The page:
Prevalence of Specific Mental Health Issues in Families that have Family Meals
0000-0002-3116-074X (Asfoor, Naser)
0000-0002-2361-0181 (Fairchild, Ashlyn)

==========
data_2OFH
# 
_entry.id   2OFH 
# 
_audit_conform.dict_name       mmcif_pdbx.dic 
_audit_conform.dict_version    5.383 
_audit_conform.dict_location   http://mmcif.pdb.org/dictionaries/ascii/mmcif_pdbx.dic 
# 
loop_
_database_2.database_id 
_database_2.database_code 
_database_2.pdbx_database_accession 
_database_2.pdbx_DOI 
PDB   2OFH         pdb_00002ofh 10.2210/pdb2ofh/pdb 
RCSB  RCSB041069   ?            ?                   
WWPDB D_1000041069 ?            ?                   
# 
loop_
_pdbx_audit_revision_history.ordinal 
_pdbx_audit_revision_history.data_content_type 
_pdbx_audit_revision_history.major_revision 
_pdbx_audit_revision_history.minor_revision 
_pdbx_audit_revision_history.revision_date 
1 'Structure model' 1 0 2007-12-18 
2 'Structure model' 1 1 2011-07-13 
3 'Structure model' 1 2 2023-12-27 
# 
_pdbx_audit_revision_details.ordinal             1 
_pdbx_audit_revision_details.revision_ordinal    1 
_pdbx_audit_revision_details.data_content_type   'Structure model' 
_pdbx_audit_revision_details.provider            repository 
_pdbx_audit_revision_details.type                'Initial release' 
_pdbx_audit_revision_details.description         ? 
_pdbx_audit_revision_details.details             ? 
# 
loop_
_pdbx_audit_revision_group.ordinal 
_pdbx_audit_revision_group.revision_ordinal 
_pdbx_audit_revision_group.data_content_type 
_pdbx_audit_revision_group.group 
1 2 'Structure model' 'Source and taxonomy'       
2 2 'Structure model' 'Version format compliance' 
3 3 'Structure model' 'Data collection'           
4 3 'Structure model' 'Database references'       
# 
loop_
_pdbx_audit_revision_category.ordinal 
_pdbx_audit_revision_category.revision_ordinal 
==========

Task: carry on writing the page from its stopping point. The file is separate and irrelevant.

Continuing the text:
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Purpose: Anxiety, depression, and Attention-deficit/hyperactivity disorder (ADHD) are some of the most prevalent mental health issues in the U.S. These mental health issues have seen an increase in diagnosis over the past few decades. A simple intervention, family meals, could be associated with improved mental health of children. This study assesses the effect family meals could have on the mental health of children aged 10-14. Methods: This cross-sectional study will examine the potential associations between parental mental health, child mental health and frequency of family meals to understand how common mental issues such as ADHD, depression, and anxiety could be mediated. Data comes from an IRB-approved dataset collected from 10 to 14-year-old patients attending an outpatient pediatric clinic in Fort Worth, Texas. Univariate and regression models were performed on the variables of interest. Results: Out of 152 surveys, 21 adults had above average depression scores, 32 children had above average depression scores, 19 children had ADHD, and 7 children had anxiety. There was a 12.4% reduction in adult depression scores and a 15% reduction in childhood depression scores with an increased frequency of meals eaten together. Neither ADHD nor anxiety had a significant association with frequency of meals. Conclusion: Increased frequency of family meals could be a mediating factor for both adult and childhood depression. However, this data did not show a significant association between increased family meals and childhood anxiety or ADHD. Future studies should look further into the impact of family meals on the mental health of both adults and children.